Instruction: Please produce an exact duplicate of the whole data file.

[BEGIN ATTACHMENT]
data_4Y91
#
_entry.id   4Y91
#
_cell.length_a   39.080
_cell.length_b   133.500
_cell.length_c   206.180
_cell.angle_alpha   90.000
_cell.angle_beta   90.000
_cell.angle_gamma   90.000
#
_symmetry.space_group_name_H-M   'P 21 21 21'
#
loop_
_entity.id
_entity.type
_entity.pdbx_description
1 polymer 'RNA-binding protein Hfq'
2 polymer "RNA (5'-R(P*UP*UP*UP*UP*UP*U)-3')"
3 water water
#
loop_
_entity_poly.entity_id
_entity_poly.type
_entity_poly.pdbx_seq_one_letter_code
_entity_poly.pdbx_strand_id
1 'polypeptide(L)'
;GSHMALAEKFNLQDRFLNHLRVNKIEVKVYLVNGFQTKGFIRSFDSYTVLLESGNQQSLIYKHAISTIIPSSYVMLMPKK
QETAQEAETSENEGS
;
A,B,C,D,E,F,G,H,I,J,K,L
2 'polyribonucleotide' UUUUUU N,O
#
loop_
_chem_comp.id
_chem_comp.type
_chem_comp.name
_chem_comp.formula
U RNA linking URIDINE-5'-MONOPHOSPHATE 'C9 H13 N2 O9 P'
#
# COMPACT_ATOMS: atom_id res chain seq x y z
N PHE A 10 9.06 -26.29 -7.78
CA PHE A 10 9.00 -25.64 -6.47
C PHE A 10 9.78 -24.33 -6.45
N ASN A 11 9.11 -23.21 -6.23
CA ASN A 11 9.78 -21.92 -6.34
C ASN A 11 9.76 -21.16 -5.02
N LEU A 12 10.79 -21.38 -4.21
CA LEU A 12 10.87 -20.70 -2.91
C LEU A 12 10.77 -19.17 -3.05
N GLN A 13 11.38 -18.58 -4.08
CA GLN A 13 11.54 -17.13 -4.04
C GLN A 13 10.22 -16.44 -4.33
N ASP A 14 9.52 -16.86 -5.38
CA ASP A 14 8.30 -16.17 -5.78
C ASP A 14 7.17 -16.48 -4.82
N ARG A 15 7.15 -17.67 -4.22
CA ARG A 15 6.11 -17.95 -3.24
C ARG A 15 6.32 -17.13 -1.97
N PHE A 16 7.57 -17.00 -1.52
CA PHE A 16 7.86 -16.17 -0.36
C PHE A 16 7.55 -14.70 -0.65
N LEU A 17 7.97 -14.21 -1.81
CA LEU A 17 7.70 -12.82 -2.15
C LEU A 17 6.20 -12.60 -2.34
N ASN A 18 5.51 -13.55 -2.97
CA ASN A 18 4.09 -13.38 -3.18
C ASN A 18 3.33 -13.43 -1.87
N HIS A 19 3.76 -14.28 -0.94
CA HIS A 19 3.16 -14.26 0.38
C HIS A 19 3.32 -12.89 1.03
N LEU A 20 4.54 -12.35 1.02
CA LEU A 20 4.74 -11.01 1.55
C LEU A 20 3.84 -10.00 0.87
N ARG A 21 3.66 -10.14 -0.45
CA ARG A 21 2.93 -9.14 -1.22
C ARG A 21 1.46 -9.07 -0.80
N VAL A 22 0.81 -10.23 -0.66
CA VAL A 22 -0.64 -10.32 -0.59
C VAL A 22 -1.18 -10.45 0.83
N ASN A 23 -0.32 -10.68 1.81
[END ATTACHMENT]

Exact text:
data_4Y91
#
_entry.id   4Y91
#
_cell.length_a   39.080
_cell.length_b   133.500
_cell.length_c   206.180
_cell.angle_alpha   90.000
_cell.angle_beta   90.000
_cell.angle_gamma   90.000
#
_symmetry.space_group_name_H-M   'P 21 21 21'
#
loop_
_entity.id
_entity.type
_entity.pdbx_description
1 polymer 'RNA-binding protein Hfq'
2 polymer "RNA (5'-R(P*UP*UP*UP*UP*UP*U)-3')"
3 water water
#
loop_
_entity_poly.entity_id
_entity_poly.type
_entity_poly.pdbx_seq_one_letter_code
_entity_poly.pdbx_strand_id
1 'polypeptide(L)'
;GSHMALAEKFNLQDRFLNHLRVNKIEVKVYLVNGFQTKGFIRSFDSYTVLLESGNQQSLIYKHAISTIIPSSYVMLMPKK
QETAQEAETSENEGS
;
A,B,C,D,E,F,G,H,I,J,K,L
2 'polyribonucleotide' UUUUUU N,O
#
loop_
_chem_comp.id
_chem_comp.type
_chem_comp.name
_chem_comp.formula
U RNA linking URIDINE-5'-MONOPHOSPHATE 'C9 H13 N2 O9 P'
#
# COMPACT_ATOMS: atom_id res chain seq x y z
N PHE A 10 9.06 -26.29 -7.78
CA PHE A 10 9.00 -25.64 -6.47
C PHE A 10 9.78 -24.33 -6.45
N ASN A 11 9.11 -23.21 -6.23
CA ASN A 11 9.78 -21.92 -6.34
C ASN A 11 9.76 -21.16 -5.02
N LEU A 12 10.79 -21.38 -4.21
CA LEU A 12 10.87 -20.70 -2.91
C LEU A 12 10.77 -19.17 -3.05
N GLN A 13 11.38 -18.58 -4.08
CA GLN A 13 11.54 -17.13 -4.04
C GLN A 13 10.22 -16.44 -4.33
N ASP A 14 9.52 -16.86 -5.38
CA ASP A 14 8.30 -16.17 -5.78
C ASP A 14 7.17 -16.48 -4.82
N ARG A 15 7.15 -17.67 -4.22
CA ARG A 15 6.11 -17.95 -3.24
C ARG A 15 6.32 -17.13 -1.97
N PHE A 16 7.57 -17.00 -1.52
CA PHE A 16 7.86 -16.17 -0.36
C PHE A 16 7.55 -14.70 -0.65
N LEU A 17 7.97 -14.21 -1.81
CA LEU A 17 7.70 -12.82 -2.15
C LEU A 17 6.20 -12.60 -2.34
N ASN A 18 5.51 -13.55 -2.97
CA ASN A 18 4.09 -13.38 -3.18
C ASN A 18 3.33 -13.43 -1.87
N HIS A 19 3.76 -14.28 -0.94
CA HIS A 19 3.16 -14.26 0.38
C HIS A 19 3.32 -12.89 1.03
N LEU A 20 4.54 -12.35 1.02
CA LEU A 20 4.74 -11.01 1.55
C LEU A 20 3.84 -10.00 0.87
N ARG A 21 3.66 -10.14 -0.45
CA ARG A 21 2.93 -9.14 -1.22
C ARG A 21 1.46 -9.07 -0.80
N VAL A 22 0.81 -10.23 -0.66
CA VAL A 22 -0.64 -10.32 -0.59
C VAL A 22 -1.18 -10.45 0.83
N ASN A 23 -0.32 -10.68 1.81